To meet the bells you must climb a steep staircase to a mysterious room on the fifth floor level. The keyboard is an instrument unlike any other. It consists of 15 paddles, each connected by a 60-foot steel cable to the clapper that strikes its bell. Foot pedals for the four lowest tones allow an agile player to strike three notes at once, two by hand and one by foot. For practice that doesn’t disturb the campus, there is a keyboard identical to the actual console, that operates like a xylophone.
From the first years, a chimesmaster has directed the program. They were students until the chimes reopened in 1957 after its repairs. College of Commerce faculty Albert Marien had some experience with bells and was appointed to the position. During his long tenure, from 1958-1994, he established a regular and solid program, with its first daily concerts.
Marien aspired to bring the chimes up to the level of a full carillon, which requires at least 23 bells. He raised money to complete the set, and championed the beginnings of what resulted in the McFarland carillon on the south quad. His first intention was to install the additional bells in Altgeld, but an engineering study determined it couldn’t handle the weight. In honor of his devotion, McShane forged that critical F natural bell, but it couldn’t be installed in the existing chimes. The next time you’re at Willard Airport, look for the bell, mounted mute behind glass on the second level. The carillon was finally built, with the final contribution by alumnus Richard McFarland in honor of his wife; but it has no playing console. It is operated only by computer, based in the School of Music under the direction of composition-theory professor Stephen Taylor.
Sue Wood, PhD in Chemistry, was working as lab coordinator at Illinois Natural History Survey and then the College of Veterinary Medicine when she was first drawn to the chimes in 1971. She was more importantly a church organist with experience on the 25-bell carillon at University Lutheran Church. She and Marien became dedicated colleagues; in 1994 she took over as chimesmaster. For over forty years Wood was the daily face of the bells, delighting visitors with her tours and enthusiasm. Until 2018 it was possible to climb a vertical metal ladder up to the bells themselves; this was closed off for safety considerations. Wood trained a cadre of new players over the years — including me. Listen to Wood’s story of the program here. It gained student attention when it became an official registered student organization, with the efforts of ringers Cody Jones and Amy Liu.
Jonathon Smith was taken with the chime from his arrival on campus in 2012 as a musicology grad student. Soon after, he found his way up the staircase, met Wood, and tried his own hand. Smith has experience with other chimes and carillons across the world, but finds ours a unique experience. For him, playing the bells is truly playing the building; the physical action of playing is a kinesthetic experience, that brings both ringer and alive in a way unlike any other. He values how collegial and relaxed our program is compared to territoriality and exclusiveness he has observed on other campuses. Smith took over as chimesmaster in 2018, as a composer adding original compositions and arrangements to the music library. Particular favorites are his duets for the annual much-awaited Halloween concert.
Horton entered the musicology program as a grad student in 2015 and joined Smith at the bells. She too appreciates the ensemble nature of the program — the experience of the chimes brings people together as colleagues, leading to friendships. She took over as chimesmaster in 2019. When she realized the tower would close early in her tenure, Horton knew it was critical to document the workings of the program to ensure its continuity when the building reopens. She and Smith had compiled the complete duties of chimesmaster – leading the program is a complex exercise in teaching an unusual class.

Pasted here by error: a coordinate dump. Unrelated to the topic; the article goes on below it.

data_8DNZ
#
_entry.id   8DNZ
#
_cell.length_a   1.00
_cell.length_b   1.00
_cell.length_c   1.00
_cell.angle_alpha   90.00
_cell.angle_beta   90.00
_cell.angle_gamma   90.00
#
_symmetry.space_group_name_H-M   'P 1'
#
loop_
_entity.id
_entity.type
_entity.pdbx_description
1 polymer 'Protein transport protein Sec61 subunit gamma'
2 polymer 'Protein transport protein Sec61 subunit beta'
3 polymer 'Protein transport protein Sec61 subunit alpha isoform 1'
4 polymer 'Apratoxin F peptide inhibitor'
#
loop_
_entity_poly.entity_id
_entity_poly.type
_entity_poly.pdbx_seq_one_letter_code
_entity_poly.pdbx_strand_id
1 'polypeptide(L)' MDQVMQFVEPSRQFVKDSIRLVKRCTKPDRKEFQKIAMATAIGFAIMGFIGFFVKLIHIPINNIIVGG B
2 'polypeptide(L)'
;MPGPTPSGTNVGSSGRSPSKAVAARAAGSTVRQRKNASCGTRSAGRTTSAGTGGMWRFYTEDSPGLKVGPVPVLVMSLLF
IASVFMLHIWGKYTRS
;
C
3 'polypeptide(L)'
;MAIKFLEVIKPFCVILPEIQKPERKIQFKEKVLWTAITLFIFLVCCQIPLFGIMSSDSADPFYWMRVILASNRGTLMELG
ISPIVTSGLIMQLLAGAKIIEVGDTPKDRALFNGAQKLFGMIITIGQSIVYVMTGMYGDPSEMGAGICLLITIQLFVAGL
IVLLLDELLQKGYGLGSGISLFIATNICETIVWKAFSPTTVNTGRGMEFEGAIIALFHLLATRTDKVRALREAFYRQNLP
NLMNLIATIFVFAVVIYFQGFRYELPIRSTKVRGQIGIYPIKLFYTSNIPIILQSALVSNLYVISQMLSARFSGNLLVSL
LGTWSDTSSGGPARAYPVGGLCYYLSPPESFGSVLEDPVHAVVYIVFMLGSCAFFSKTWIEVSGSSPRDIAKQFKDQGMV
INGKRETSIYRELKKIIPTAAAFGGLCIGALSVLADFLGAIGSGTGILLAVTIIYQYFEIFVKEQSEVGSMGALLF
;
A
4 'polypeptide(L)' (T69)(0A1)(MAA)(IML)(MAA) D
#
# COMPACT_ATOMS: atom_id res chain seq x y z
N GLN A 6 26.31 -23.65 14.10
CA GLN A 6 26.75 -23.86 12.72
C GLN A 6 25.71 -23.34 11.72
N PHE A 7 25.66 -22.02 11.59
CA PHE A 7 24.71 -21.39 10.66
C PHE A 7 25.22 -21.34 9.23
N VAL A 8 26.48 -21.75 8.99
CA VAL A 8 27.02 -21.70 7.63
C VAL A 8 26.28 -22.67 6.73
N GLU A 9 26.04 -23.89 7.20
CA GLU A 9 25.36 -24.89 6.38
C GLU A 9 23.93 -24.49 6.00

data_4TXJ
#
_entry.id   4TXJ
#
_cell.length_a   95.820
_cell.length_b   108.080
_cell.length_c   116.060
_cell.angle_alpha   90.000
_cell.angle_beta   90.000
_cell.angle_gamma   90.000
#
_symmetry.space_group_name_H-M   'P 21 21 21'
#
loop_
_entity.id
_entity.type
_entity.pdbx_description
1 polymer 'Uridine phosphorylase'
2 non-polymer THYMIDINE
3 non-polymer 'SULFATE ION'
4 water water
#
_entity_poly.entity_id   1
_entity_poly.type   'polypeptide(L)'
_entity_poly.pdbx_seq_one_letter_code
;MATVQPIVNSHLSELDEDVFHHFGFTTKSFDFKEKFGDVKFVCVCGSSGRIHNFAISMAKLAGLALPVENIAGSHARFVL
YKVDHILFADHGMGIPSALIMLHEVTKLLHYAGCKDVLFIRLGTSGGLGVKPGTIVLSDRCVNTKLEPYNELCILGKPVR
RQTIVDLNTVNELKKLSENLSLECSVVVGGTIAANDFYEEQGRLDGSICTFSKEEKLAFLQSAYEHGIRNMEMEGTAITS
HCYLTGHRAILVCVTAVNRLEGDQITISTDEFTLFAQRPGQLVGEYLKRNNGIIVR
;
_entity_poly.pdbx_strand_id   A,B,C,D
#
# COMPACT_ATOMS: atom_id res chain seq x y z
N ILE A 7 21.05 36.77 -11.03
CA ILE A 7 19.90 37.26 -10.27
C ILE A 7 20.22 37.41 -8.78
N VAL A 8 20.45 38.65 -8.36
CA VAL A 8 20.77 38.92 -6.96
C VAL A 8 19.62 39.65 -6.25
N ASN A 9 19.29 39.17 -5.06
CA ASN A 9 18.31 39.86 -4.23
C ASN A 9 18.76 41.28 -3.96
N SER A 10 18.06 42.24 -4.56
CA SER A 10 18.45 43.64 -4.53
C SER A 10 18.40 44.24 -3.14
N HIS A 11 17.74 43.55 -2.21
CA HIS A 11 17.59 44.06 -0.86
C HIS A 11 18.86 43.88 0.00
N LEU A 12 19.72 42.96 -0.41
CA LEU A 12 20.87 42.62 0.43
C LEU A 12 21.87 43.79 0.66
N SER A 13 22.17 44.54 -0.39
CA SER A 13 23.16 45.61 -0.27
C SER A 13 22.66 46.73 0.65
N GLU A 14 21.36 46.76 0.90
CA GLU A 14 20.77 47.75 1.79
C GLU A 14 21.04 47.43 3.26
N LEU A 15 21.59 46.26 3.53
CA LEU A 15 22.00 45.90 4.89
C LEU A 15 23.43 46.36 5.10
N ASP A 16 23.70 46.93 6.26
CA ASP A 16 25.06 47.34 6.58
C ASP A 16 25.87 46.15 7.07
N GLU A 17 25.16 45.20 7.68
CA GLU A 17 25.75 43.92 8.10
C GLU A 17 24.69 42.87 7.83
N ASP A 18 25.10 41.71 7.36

Particularly avid player Liam Flood helped Horton produce a complete training manual. Flood graduated last May with a degree in Chemical Engineering and now works as a data analyst in Washington, D.C., but as official historian of the bells, he is a central part of the centennial celebration plans. He and Horton have painstakingly collected archives, stories, photographs, and the workings of the program, including handwritten notebooks from 1966 listing every song played by every player in every daily concert. They have catalogued and digitized the voluminous materials, and will transfer the originals to Scott Schwartz for the Sousa Archives and Center for American Music.
Flood will present the history of the bells program at the LAS webinar following the centennial concert; he is writing a complete history of the bells, to be published in the next few years. With this year’s responsibilities, Horton brought in Michael Broussard, also studying musicology, as assistant chimesmaster.
It’s not lost on Jeremy Tyson, chair of Mathematics, that there is significant computational theory in the traditions of bells. From the 1600s, ringers devised traditions of playing as many variations on their bells as possible, known as change ringing. The combinations follow the principles of group theory. Three bells can be played in 3 x 2 x 1 combinations – 6. Four bells (factorial) allow 24, and the numbers grow dramatically from there. To play all iterations of the fifteen bells of the Altgeld tower, in one-second intervals, would take 41,000 years.
To mark the centennial, Tyson is teaching a fall seminar in the Illinois Geometry Lab that encompasses both the traditions of the Altgeld Chimes and mathematics to code the changeringing patterns. His students are exploring the subtleties of the disciplines, from the physical constraints on the bells through the mysteries of transpositions, “walks,” “Hamiltonian Cycles,” and on to more abstruse formulas. They will compose new changeringing combinations to add to the Altgeld repertoire.
And yes – the players won’t neglect the traditional Halloween concert on Saturay October 31st, a highlight of the musical year on campus. Check out the FB page for the hour the spookiest songs will toll across the night sky.